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and with his Son Jesus Christ. So shall our days pass on sweetly, and our souls be prepared for the fellowship of the blessed saints and angels in the kingdom of glory.

ON THE

CUSTOM OF SAYING,

“ NOT AT HOM E."

CONFIDENT that I shall not, at least from you, incur the charge of expending zeal on trifles, I take the liberty of offering a few observations on a common practice,-trifling and harmless, no doubt, in the estimation of many who conform to it; but not so, I conceive, in the view of those who measure things by a juster standard. The practice to which I allude, is that of freeing ourselves from the intrusion of unwelcome visitors by informing them (contrary to truth) that we are “ not at home."

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There are, doubtless, many persons, by no means generally lax in point of principle, who defend this custom. It has,” say they,

become, by universal usage, a mode of speech, a phrase, ascertained and understood as such by both masters and servants, -by any person, in short, who knows the world. It is the same, in fact, as subscribing yourself the humble servant of the man whom you feel inclined neither to obey nor serve.' -This argument, I apprehend, will not bear examination. Let a servant, who has once given the customary denial, be asked whether his master is really gone out or no; and will he feel himself at liberty to answer in the negative? I appeal to common experience, whether such cross-examination is unfrequent; and I ask, whether servants have, in such cases, appeared to consider their prior assertion as a phrase, or as a falsehood ; a falsehood which they feel called upon to support, for their master's credit, and for their own? And I ask, whether, when some peculiar claim for admission has been urged, an embarrassment, and even a blush, have not sometimes seemed to shew that the servant had not wholly lost the better feelings of a man; and that, though bad example might have taught, or the authority of his master might have compelled him to utter a falsehood, he was not yet entirely unmindful that he had a Master also in heaven ?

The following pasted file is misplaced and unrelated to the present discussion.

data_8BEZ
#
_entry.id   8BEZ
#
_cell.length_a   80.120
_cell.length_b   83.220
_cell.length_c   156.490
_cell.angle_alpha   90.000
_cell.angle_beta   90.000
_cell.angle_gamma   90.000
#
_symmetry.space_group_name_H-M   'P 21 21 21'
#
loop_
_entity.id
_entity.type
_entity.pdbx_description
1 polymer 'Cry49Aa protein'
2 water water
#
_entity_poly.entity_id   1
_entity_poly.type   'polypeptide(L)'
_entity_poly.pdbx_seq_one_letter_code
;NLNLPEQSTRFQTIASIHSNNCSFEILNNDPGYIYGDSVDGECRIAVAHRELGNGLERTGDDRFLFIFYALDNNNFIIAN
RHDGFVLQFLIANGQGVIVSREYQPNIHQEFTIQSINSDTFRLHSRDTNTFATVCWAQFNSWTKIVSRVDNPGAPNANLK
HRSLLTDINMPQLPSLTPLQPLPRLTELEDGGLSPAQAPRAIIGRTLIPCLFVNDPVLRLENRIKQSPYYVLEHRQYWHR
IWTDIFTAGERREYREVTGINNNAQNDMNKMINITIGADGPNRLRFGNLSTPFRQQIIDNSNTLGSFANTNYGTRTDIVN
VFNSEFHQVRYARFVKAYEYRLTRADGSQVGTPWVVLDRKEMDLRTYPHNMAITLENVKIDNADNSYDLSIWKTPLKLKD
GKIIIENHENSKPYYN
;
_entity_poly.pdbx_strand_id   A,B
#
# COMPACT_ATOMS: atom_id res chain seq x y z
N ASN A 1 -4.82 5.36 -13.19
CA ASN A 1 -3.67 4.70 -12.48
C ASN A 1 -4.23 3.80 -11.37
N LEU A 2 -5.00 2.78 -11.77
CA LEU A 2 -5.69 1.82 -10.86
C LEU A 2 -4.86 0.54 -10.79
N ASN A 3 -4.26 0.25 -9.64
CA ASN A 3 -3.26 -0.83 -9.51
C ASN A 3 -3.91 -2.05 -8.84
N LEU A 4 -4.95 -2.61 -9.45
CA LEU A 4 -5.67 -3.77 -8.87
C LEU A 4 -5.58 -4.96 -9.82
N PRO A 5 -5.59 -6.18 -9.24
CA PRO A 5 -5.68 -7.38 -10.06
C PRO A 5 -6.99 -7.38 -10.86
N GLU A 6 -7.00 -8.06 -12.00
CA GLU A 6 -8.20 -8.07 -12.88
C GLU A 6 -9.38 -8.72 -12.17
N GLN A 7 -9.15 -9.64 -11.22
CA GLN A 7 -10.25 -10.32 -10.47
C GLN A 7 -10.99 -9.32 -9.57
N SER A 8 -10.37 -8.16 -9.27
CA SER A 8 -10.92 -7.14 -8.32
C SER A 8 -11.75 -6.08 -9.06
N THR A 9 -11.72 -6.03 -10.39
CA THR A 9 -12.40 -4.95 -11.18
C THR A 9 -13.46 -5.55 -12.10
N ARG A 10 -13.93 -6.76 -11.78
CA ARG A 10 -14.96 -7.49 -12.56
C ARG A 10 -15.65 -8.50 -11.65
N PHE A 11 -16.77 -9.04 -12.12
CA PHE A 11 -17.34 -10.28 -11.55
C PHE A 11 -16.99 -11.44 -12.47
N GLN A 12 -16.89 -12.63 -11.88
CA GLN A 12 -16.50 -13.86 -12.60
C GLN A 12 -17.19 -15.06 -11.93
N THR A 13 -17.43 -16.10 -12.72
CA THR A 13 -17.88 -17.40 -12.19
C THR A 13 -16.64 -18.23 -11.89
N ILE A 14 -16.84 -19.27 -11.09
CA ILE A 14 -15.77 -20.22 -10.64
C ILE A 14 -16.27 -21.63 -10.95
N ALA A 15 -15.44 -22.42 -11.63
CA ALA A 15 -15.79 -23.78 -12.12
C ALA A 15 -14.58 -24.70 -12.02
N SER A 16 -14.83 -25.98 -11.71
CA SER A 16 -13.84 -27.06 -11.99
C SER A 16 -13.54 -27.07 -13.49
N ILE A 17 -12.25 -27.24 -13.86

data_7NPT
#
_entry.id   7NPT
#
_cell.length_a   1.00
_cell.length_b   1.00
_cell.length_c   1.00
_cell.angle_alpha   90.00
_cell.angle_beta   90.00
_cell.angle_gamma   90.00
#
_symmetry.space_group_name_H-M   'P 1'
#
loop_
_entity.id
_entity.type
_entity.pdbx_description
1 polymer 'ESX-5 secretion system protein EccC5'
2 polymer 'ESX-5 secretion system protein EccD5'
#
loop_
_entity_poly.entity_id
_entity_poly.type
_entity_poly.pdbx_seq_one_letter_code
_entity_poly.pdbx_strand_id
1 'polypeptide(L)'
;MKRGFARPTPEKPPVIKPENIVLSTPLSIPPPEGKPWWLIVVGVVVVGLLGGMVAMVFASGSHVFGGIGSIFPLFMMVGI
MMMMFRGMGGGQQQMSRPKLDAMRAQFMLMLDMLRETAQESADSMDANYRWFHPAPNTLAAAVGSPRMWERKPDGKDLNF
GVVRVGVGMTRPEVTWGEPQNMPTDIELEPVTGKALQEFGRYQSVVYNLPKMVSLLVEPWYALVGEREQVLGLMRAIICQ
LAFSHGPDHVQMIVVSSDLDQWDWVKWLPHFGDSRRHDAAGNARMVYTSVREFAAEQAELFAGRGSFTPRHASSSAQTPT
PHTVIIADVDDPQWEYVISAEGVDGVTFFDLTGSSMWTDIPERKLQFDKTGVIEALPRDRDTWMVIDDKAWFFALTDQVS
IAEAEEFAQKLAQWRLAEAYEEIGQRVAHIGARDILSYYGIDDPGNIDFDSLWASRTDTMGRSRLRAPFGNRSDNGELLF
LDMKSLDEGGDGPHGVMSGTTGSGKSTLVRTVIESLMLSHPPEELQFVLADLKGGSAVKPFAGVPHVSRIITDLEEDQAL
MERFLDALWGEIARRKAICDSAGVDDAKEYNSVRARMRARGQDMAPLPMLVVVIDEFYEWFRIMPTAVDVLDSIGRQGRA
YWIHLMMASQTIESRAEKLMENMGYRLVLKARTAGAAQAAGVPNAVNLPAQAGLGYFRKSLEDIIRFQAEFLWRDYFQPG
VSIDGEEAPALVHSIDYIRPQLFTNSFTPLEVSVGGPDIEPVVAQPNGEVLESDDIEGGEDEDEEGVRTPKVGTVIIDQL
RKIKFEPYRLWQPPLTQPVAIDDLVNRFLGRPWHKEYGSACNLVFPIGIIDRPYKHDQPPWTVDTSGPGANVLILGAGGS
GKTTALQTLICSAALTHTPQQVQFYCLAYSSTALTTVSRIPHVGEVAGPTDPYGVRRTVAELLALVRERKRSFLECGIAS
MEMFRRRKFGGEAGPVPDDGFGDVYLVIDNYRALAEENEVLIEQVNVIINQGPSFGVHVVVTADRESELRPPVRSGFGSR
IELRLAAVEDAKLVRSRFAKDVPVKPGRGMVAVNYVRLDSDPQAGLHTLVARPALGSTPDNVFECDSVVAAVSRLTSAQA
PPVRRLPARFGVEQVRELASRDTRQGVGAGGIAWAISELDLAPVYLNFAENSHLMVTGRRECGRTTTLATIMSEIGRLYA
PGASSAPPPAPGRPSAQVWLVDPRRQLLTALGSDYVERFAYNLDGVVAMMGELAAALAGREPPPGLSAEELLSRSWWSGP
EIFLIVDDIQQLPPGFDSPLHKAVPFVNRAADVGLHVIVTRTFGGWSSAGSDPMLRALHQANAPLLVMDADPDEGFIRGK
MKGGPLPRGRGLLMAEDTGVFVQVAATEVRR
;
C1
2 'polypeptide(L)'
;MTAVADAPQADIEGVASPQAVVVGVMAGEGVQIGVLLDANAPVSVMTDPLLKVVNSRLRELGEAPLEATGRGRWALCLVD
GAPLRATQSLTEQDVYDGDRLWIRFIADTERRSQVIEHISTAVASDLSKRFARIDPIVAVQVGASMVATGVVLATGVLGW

Such instances, in my opinion, clearly prove, that “ Not at home" is by no means understood as a phrase, or as any peculiar mode of speech, by at least the generality of servants. Will, then, our grammatical refinements justify a custom which habituates them to falsehood?

Others have urged, in defence of this practice, that it implies no intention to deceive. I grant, that persons who abhor deception have conformed to it, and have really done so without being conscious of such intention: but whether they have themselves been deceived or not, in this particular, I will rest on one simple point :—Would such persons feel no reluctance to being seen at home, (suppose through a window or an open door,) when they were “ not at home?” Would no involuntary emotion, no rising blush, no secret shame, betray that there was something of detection in the case?-I suggest this to the conscientious only: let them, if they can, reconcile this feeling with the absence of all intention to deceive.

The generality, however, justify this custom on a broader principle : Not at home"

is, in a word, with them a white lie. If, how. ever, we admit this plea, we renounce the cause of truth altogether. A white lie is, in fact, another term for pure falsehood; it is falsehood unmixed with any other principle. But, however paradoxical it may appear to some, I will venture to assert, that it is only by strictness in this very instance; it is only by an undeviating adherence to truth in indifferent matters-and, consequently, in what are termed trifles-that the lover of truth can evince the sincerity of his attachment. I may abhor a slanderous lie, a boasting lie, a dishonest lie ; but if I practise lies which bear no other character than that of simple deception, I shew, in the above instances, only that I hate ill-nature, that I hate vanity, that I hate dishonesty, but not that I hate or disapprove of falsehood. This is surely too evi. dent to need enforcement; and, consequently, it appears, that the thorough-paced white liar is (I do not say that he will admit it-his favourite expedient may be resorted to) wholly devoid of the principle of truth.

Is there, then, an intrinsic value in truth? And is there, then, an essential criminality in falsehood, when it violates no other principle than that of simple truth? Most assuredly there is. On the grounds of expediency, in

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